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Star Wars: Han Solo & Chewbacca #4 Review

4 min read

One of the fastest reads you’ll have this month.

Creative Staff:
Story: Marc Guggenheim
Art: David Messina
Colors: Alex Sinclair
Letterer: VC’s Joe Caramagna

What They Say:
OH…SHYRIIWOOK! HARROO! RHOO AAHH! HRRG!!! (TRANSLATION: It’s a Chewbacca-centric special issue as Chewie fights to rescue his friend Han.) HRRARRARGH AAHHRA HUGGG! (TRANSLATION: Guest-starring the one-and-only KRRSANTAN!) RRRAHARRR RAAA HRRRA! (TRANSLATION: You don’t want to miss this one!)

Content: (please note that content portions of a review may contain spoilers):
This series is one that I’m not surprised was made, nor that it has a decent sense of fun about it, but I’m still left with this feeling of I wish they didn’t do it. Again, it’s not bad at all but it just feels unnecessary – and I say that as someone that enjoyed the Solo film. Marc Guggenheim may not have cracked the code but he has loosened it up significantly where there’s a good feel to this that comes across as pre-ANH Han Solo. Here, he’s joined by David Messina on the art duties and we get a solid piece that captures the Star Wars design and aesthetic and is trying to bring in some of that youthful Solo that predates Ford’s ANH period. He was leading man material then but was over a decade older than the other two main leads. Trying to find that balance isn’t easy but I think Messina has captured it, and that really is half the battle here.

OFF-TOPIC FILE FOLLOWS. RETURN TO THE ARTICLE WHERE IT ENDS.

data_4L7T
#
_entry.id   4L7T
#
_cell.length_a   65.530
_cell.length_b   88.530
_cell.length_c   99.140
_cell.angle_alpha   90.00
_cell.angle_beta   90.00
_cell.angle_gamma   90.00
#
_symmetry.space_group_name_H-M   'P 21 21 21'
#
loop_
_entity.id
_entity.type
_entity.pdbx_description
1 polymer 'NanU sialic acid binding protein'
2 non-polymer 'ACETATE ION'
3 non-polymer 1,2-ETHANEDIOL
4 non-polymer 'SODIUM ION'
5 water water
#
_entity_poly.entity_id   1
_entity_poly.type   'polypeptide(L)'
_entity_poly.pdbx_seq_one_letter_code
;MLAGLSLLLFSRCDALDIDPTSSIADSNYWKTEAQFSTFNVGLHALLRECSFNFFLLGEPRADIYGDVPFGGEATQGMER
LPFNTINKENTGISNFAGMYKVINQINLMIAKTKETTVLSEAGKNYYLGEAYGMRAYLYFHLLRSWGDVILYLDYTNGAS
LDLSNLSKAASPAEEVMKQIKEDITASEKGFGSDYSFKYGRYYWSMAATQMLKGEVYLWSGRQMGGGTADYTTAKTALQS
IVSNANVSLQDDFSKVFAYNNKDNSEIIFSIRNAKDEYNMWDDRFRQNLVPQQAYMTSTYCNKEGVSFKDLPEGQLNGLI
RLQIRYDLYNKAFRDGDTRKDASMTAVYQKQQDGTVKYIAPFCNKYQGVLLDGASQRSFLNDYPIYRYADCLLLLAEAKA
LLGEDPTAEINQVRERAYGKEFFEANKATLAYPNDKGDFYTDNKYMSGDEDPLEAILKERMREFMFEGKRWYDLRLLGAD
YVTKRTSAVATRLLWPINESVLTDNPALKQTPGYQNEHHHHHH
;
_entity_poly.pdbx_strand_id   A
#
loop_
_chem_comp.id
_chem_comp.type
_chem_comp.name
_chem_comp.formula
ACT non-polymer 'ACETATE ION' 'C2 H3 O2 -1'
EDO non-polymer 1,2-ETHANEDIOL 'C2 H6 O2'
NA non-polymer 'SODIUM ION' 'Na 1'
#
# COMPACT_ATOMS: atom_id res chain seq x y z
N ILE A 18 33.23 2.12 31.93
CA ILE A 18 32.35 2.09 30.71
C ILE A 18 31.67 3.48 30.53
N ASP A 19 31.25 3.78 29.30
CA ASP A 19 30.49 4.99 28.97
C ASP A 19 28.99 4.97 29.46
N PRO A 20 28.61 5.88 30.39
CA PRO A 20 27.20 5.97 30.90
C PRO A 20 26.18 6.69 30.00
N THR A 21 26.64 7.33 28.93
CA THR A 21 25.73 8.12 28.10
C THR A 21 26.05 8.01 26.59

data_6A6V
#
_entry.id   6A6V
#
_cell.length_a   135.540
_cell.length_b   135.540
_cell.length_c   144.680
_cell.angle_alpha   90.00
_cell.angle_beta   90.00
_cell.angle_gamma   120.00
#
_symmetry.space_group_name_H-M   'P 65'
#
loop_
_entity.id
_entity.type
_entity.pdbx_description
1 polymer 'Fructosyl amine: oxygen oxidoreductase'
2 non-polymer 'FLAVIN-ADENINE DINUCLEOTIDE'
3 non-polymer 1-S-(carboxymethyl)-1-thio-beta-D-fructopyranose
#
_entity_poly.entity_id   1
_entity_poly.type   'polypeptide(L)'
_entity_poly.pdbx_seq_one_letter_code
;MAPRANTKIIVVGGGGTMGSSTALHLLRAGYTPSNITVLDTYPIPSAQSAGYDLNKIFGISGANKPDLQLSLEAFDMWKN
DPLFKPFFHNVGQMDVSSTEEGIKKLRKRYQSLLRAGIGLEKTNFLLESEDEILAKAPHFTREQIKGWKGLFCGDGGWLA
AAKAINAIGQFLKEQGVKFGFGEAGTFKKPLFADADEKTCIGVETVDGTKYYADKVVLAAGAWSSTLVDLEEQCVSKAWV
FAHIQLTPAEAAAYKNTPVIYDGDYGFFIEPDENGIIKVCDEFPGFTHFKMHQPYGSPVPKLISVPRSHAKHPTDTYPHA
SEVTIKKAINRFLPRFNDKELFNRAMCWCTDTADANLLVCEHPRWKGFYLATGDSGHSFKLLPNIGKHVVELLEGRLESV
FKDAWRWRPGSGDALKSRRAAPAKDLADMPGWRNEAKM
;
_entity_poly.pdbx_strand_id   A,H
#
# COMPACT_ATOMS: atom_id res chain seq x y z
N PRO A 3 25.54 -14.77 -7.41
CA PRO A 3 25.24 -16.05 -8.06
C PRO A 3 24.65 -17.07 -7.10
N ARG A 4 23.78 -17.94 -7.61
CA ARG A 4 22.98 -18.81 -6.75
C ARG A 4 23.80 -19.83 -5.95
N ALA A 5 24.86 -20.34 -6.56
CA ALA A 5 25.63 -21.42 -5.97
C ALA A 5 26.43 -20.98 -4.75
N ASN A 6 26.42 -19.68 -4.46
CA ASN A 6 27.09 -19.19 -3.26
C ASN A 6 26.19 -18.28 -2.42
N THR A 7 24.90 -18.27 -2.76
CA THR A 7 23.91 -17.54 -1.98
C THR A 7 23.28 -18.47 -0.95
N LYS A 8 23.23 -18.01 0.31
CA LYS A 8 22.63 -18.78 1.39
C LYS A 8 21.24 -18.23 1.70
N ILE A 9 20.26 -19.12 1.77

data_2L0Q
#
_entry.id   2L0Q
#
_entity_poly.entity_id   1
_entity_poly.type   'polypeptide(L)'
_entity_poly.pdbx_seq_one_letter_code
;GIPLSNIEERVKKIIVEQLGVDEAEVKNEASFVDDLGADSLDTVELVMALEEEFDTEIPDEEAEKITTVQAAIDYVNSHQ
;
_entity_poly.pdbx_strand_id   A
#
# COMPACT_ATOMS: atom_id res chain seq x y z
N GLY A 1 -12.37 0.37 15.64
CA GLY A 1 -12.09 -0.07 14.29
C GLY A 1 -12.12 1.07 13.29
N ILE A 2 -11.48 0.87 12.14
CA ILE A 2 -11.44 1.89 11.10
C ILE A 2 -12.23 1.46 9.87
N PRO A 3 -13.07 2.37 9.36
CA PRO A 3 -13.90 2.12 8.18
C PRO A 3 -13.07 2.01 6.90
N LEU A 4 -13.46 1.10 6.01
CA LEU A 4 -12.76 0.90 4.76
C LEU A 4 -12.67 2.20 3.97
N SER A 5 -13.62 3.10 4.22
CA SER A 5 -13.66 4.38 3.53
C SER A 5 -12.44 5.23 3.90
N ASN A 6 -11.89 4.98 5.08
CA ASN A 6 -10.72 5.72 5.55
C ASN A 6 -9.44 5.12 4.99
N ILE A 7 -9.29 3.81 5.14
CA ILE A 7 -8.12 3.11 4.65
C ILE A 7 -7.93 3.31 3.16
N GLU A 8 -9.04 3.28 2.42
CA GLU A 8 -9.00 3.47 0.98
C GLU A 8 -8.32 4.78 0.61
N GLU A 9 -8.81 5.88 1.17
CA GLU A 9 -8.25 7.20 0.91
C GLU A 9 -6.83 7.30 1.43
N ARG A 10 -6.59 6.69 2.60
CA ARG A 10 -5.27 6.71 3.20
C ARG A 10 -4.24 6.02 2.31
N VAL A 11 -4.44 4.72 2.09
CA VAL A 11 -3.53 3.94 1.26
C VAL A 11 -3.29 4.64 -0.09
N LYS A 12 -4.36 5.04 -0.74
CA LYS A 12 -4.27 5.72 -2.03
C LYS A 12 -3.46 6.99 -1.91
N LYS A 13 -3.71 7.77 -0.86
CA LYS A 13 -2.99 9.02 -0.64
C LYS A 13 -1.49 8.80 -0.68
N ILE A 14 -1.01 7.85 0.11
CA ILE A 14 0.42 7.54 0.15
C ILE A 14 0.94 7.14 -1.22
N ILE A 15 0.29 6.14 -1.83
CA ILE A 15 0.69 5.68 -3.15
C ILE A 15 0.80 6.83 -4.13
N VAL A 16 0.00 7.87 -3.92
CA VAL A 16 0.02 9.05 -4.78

As the story progresses, we get an installment here that takes me back to things that get done once in a while where it’s basically a fast read. Now, there is plenty of value in going back and taking in David Messina’s artwork with this book because there are a lot of good details and the story works because he manages the flow of it really well so that you’re pulled along with all of the action, which is what it needs to do. But since 75% of the story is focused on Chewie talking or just doing, there isn’t a lot of dialogue in general. And that means it’s very easy to flip pages to get to where characters are speaking in something that you understand. Of course, you are “reading” the artwork as well as Chewie’s native language because it’s layered in emotion and intent.

With Han being kidnapped and taken to Graves to be interrogated by Krrsantan, the story here has Chewi following in the Falcon with Han’s pops coming along as well. Since he doesn’t speak the language, he does suss out what “Yes” means and works it so they can at least get to where Han is since Chewie put a tracker on Krrsantan’s ship. That takes us to Chewie going solo for a rescue as pops ain’t feeling great and it’s a decent bit of fun as we even get the two Wookies going at each other pretty intently. The thermal charge was a bit much in my mind but it sets things in motion for the escape and the fun of Han thanking his friend for helping him but also being the natural grump that he is with some of his complaints about it. It puts things where it needs to be by the end of the issue to ensure that you come back for more as well.

In Summary:
This is a fun issue overall and it kind of reminds me of that classic GI Joe issue with it done about Snake Eyes back in the 80s where there was no dialogue. Telling most of the story through just movement and action isn’t easy and it takes a good artist to do it and some room to move and explore things. Messina largely nails it here and a re-read lets you soak up more of the details and how well it flows. The story itself isn’t too much when you get down to it but it reinforces how far Chewie will go for his friend and what he won’t let stand in his way.

Grade: B

Age Rating: 13+
Released By: Marvel Comics
Release Date: July 20th, 2022
MSRP: 3.99